A matter of honour

A matter of honour

Posted July 10th, 2011 by debritz

In common with millions of people around the world, I have been stunned, again and again, by the revelations made about the extent of phone-hacking and personal intrusion by private investigators and journalists hired by The News of the World in Britain. We are told that there are more, worse revelations to come, and that there are allegations to be made involving other newspapers.

As a journalist, and one who has spent much of his working life at News Corporation titles (including a very brief stint at The News of the World), it’s extremely painful for me to see the profession I love being dragged, yet again, through the mud. Journalists consistently rank lower than used-car salesmen in polls about trustworthiness; now there is concrete evidence to back up those public suspicions about our integrity. This time, it’s entirely of our own making – or, at least, the making of a few journalists who were prepared to do anything to get a story and of management that, at best, turned a blind eye.

It’s about now that I should rattle off all the good things that journalism does. It can bring down dishonest governments, it can expose corruption and hypocrisy, it can keep people informed about issues important to them, and it can keep them entertained. Sadly entertainment, or more to the point, titillation, was the News of the World’s main stock in trade. It shifted the news agenda away from what really matters to what’s happening in the bedrooms of the rich and famous. Was it, as The Jam noted in their song News of the World, a matter of the public getting what the public wants, or the public wanting what the public gets? (A lot of other factors, the rise of the internet being one of them, are involved but it’s interesting to take a look at the correlation between newspaper sales and the extent to which revelations have become more salacious and intrusive.)

Now to my main point: A lot has been said and written about journalistic ethics over the past few days and weeks, much of it by people taking the high ground even though their own ethics have undoubtedly been compromised. The fact is that there’s not one journalist I know who has not taken what other people, in other industries, might interpret as a bribe. A free trip, concert tickets, a meal and more than a few drinks – we’ve all taken them, and I’ve had my share over the years. Now, of course, we don’t call them bribes, we call them hospitality that’s part of the job. If somebody wants to give me a drink, of course I’m going to take it. Who wouldn’t?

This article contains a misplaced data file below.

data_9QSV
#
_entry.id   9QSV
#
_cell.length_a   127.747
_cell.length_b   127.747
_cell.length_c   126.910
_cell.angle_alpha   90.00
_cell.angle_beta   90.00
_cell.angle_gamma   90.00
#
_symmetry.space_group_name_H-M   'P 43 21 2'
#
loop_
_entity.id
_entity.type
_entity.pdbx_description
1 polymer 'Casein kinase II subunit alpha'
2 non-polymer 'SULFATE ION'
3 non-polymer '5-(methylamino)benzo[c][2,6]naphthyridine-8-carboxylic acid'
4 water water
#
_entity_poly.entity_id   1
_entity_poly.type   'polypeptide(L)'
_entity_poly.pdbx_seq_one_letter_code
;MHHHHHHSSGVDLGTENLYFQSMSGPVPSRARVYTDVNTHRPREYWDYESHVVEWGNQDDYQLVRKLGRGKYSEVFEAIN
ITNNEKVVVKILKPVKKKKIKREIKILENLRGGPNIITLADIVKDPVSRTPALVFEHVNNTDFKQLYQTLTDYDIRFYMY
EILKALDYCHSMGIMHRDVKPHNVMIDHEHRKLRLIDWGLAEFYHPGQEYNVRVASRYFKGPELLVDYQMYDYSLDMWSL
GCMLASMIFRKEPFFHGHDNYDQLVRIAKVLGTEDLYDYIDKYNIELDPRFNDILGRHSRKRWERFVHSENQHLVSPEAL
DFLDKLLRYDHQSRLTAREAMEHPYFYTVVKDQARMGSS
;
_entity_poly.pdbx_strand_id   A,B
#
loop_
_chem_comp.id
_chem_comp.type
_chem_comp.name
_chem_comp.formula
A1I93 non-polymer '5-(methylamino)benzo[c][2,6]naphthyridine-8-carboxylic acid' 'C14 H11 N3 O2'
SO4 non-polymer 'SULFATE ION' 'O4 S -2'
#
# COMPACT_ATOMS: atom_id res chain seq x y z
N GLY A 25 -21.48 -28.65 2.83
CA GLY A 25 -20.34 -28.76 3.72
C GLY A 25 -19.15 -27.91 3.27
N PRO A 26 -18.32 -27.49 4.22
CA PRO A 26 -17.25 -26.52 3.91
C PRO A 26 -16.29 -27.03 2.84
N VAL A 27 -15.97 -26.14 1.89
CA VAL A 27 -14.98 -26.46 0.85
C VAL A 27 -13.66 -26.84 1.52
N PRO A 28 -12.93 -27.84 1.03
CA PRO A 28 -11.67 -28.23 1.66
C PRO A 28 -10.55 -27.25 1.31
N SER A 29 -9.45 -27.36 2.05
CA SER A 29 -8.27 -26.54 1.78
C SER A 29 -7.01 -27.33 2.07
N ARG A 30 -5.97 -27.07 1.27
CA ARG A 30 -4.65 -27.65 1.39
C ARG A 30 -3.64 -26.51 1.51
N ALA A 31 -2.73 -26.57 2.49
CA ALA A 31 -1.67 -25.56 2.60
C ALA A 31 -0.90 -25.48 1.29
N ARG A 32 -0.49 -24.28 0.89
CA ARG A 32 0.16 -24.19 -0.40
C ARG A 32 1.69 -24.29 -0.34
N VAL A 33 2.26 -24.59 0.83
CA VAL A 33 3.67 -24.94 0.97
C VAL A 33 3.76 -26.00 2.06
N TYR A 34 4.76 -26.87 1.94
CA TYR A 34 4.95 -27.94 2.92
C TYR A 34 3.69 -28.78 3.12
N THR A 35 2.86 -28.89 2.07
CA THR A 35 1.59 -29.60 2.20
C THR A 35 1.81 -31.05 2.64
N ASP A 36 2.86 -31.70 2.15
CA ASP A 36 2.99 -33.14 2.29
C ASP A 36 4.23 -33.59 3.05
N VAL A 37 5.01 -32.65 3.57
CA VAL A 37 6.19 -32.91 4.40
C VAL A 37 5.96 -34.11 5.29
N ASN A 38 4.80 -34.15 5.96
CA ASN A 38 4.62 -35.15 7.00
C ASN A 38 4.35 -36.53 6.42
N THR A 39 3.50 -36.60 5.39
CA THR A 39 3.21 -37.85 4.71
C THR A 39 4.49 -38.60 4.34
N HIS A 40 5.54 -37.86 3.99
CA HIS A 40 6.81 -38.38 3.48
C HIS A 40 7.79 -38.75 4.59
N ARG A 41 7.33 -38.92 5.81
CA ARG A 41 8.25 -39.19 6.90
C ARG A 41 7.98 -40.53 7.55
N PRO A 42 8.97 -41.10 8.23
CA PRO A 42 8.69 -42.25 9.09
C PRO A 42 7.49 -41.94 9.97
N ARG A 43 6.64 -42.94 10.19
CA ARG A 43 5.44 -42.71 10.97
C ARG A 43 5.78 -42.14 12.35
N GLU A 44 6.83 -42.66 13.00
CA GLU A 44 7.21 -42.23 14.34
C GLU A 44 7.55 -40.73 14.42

For the record, I believe I have always acted within the industry’s ethical guidelines and so have the vast majority of my journalistic friends and colleagues. I’ve accepted hospitality and travel relevant to my round, but always on the basis that I would be free to write it as I saw it – for the benefit of my readership – not just regurgitate a media release. From memory, I only ever once actually asked for concert tickets – and that was on behalf of a superior – and when I really wanted to see a show, I bought my own tickets.

However, I know of one entertainment journalist who always tried to “blag” tickets for himself and often his friends, who had no involvement in journalism and who were, therefore, occupying seats that the promoters could have otherwise sold (or used for actual promotional purposes). Other individuals I have met in the course of my work would routinely try to organise free holidays for themselves and their friends, hoping to “pay” for it through the newspaper columns. (On more than one occasion, much to my delight, these attempts were thwarted by a vigilant travel editor.) These journalists see freebies as not just a perk of the job but an entitlement. To me, that attitude is distasteful and an embarrassment to the profession. (What has also become apparent is that many journalists believe they are entitled to use any means necessary to get whatever story they want, however trivial it may be and regardless of who may be hurt in the process.)

But it can get worse than that. What if this hospitality was offered purely on the basis that a story was written in a certain way, or that certain facts went unreported? When I worked in China, I was shocked to learn about the system of “red envelopes” offered to journalists. A friend who works in PR and was organising the opening of a bar in Shanghai was told that, along with free drinks and food (so the guests could sample and write about the bar’s offerings), she would have to pay the reporters just to turn up. Worse still, I was told that, in some parts of that country, journalists would rush to the scene of a tragedy, not to get the story but to take a bribe not to report certain details of the story (ironically, it was usually those aspects that involved corruption). I know there have been great efforts in China to clean up this sort of abuse – perhaps they are doing a better job of it than the bumbling British officials have over the phone-hacking scandal.

In a perfect world, the media would pay its own way – they would buy the tickets to the theatre and pay the airfares, the hotel bills and everything else associated with getting a story. The reality is that this won’t happen. PR people know their story will go unreported or underreported unless they offer hospitality, and they have a budget to do this. For journalists, it’s a matter of understanding their code of ethics and to know the boundaries of decency and public interest.

When all journalists behave honourably – and are seen to behave honourably – then we might, one day, make it higher up that list – at least higher than used-car salesmen.